Beef sales in the restaurant might be declining but there is no mention of general sales or sales of other items. Attributing the sales decline to a recent E. coli breakout may or may not be the cause. The management dilemma is declining beef sales over the last six months. It is better to start the research with the question of “Why have beef sales declined over the last six months?” instead of assuming the cause. This would allow the research to explore all possibilities instead of just the E. coli theory. b. How, if at all, could you improve on your boss’s formulation of the research question?

Cooper and Schindler (2011) define the management dilemma as “the problem or opportunity that requires a management decision.” (Cooper & Schindler, 2011, p. 5). In this case, the management dilemma is declining beef sales. Defining the correct question(s) becomes central to solving this dilemma. Attempting to solve the wrong questions will lead to wrong answers. Cooper and Schindler (2011) think “the management question- its origin, selection, statement, exploration, and refinement-is the critical activity in the sequence” (p. 81). The general management question is “How can we increase beef sales?” This would allow the fullest range of answers. The buying habits of diners have changed and this is the question that must be answered. It could be that patrons can no longer afford the beef on the menu or the restaurant has a new cook and is ruining the steaks or even a new television show advising fish as a healthy choice.

This process should start with the patrons of the restaurant itself as it will provide more relevant feedback and information particular to the restaurant. Research questions that begin to discern the reason behind why their diners are changing their menu selections need to be formulated. The restaurant then needs to be prepared to modify its menu or operations to satisfy the diner’s needs. 7. Ch. 5 – 12 — Develop the management-research question hierarchy (Exhibits 5-6 and 5-8), citing management dilemma, management question, and research question(s) for each of the following: a. The president of a home health care services firm.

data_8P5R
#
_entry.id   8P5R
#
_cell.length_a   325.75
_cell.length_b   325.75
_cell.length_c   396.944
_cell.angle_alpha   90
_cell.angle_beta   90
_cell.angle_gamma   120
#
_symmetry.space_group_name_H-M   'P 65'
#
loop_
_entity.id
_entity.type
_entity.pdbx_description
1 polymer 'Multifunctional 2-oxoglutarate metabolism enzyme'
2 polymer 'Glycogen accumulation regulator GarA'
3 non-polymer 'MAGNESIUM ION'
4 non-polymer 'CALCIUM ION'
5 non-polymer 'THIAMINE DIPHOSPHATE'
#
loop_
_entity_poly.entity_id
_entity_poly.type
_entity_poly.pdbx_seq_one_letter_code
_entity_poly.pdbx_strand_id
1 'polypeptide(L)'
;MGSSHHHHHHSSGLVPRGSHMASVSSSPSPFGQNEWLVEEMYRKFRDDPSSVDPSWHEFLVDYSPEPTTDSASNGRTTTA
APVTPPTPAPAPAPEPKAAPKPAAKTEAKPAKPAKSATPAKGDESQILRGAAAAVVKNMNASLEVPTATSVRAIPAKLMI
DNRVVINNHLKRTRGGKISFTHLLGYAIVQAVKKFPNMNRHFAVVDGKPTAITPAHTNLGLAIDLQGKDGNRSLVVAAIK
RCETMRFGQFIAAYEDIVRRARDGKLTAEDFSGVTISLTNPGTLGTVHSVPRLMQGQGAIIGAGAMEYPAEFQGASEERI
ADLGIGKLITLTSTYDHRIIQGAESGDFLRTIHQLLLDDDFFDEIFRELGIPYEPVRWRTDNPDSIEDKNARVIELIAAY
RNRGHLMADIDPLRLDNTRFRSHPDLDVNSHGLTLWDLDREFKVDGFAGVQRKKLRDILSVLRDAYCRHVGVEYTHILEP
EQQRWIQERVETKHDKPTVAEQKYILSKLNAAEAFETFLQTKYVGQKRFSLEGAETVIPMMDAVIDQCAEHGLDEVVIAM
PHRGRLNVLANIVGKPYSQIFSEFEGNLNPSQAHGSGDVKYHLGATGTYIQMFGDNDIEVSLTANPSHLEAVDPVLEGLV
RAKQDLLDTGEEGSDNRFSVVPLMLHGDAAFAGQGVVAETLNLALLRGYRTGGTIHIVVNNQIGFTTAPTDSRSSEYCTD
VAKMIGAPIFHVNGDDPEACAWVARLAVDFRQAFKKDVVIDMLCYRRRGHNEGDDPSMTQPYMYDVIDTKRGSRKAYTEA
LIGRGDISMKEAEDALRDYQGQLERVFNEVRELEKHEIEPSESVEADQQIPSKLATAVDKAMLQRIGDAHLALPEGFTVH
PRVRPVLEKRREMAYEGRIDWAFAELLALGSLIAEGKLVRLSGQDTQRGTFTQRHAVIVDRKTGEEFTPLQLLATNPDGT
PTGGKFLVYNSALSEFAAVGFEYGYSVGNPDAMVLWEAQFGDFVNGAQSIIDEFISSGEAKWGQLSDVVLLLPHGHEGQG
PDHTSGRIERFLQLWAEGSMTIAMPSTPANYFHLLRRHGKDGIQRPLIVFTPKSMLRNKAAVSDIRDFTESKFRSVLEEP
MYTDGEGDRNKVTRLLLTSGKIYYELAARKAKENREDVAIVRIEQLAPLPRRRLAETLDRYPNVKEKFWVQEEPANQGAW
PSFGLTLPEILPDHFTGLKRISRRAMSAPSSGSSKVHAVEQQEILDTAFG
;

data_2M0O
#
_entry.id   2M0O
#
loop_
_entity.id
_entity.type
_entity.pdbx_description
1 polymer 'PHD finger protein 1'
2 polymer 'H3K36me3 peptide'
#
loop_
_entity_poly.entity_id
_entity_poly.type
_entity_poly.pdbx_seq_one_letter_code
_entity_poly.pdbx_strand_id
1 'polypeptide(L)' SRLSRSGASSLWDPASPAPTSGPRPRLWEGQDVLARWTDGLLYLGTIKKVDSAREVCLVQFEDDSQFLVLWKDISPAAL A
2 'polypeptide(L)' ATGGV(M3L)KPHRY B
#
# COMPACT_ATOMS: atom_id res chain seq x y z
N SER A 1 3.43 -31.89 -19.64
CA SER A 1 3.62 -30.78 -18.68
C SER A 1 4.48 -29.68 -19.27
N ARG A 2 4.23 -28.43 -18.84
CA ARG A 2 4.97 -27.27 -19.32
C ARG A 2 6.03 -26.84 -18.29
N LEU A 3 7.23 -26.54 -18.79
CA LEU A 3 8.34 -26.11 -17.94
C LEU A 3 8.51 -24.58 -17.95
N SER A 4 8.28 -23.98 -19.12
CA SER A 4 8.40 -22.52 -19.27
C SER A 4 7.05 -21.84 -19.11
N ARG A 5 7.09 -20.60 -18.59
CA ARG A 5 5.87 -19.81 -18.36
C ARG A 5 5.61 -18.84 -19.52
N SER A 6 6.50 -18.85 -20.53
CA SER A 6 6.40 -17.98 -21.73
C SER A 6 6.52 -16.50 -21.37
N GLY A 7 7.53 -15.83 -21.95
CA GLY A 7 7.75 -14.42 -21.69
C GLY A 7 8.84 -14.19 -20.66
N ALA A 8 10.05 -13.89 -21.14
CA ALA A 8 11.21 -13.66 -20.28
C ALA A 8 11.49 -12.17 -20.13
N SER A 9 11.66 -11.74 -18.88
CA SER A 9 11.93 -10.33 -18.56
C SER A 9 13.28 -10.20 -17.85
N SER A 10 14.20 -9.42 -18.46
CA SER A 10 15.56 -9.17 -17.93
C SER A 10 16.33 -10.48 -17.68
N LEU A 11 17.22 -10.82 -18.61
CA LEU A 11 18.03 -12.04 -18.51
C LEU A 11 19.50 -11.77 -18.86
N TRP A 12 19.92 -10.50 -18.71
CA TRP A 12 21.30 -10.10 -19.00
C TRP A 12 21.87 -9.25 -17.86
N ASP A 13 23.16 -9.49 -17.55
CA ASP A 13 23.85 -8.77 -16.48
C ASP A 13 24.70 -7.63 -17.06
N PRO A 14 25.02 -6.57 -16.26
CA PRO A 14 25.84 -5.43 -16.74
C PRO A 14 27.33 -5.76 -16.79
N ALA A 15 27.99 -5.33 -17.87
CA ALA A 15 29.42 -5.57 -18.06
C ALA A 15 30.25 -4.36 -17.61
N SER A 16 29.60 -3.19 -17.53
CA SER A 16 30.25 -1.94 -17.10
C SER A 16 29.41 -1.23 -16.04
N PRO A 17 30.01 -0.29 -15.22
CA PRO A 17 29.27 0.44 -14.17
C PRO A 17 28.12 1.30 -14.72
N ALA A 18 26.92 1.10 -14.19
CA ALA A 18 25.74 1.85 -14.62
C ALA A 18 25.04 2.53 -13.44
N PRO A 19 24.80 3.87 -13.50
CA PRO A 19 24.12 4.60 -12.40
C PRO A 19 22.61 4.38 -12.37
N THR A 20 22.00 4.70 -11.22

Management dilemma: Why are our customers complaining about the food we provide? Management question: How can our organization improve our product? How can our organization eliminate this negative feedback?
Research questions: Should we change the food supplier? Should we expand the menu to offer more options? Should we purchase higher quality food? Should we provide smaller or bigger portions? Should we hire more experienced kitchen staff? b. The vice president of investor relations for an auto manufacturer. Management Dilemma: Why are previous investors in our company looking elsewhere to other investment opportunities? Management Question: How can we improve our perception among investors in order to have them reinvest in our company?

Research Questions: What type of investor are we seeking to attract, institutional or independent? How important are dividends to these investors? Are the investors seeking growth or income? What dividends would we be willing to offer? What direction as a company do investors want to see us go? Are we prepared to change direction as a company to meet investor criteria? c. The retail advertising manager of a major metropolitan newspaper.

Management dilemma: Why are advertising sales declining in our newspaper?
Management question: How can our company improve advertising sales?
Research questions: Should we change our advertising rates? Should we offer more advertising options? Should we change the market approach? What is our competitive advantage? d. The chief of police in a major city

Management Dilemma: Why has there been an increase of crime in the southwest portion of the city? Management Question: What can be done to decrease crime in the southwest portion of the city? Research Questions: What has changed in the southwest portion of the city that has increased crime? What percentage of our officers can we move to this section of our city to increase our presence? Who can our Community Affairs Department work with to get community cooperation? Do we have enough substations in this section of the city? Where would new substations need to be located?


Cooper, D., & Schindler, P. (2011). Business Research Methods. New York: McGraw-Hill/Irwin. Dictionary. (2013). Productivity definition. Retrieved January 20, 2013 from: http://dictionary.reference.com/browse/productivity May, K. (2013). What are the causes of low levels of productivity? Retrieved January 20, 2013 from: http://smallbusiness.chron.com/causes-low-levels-productivity-37959.html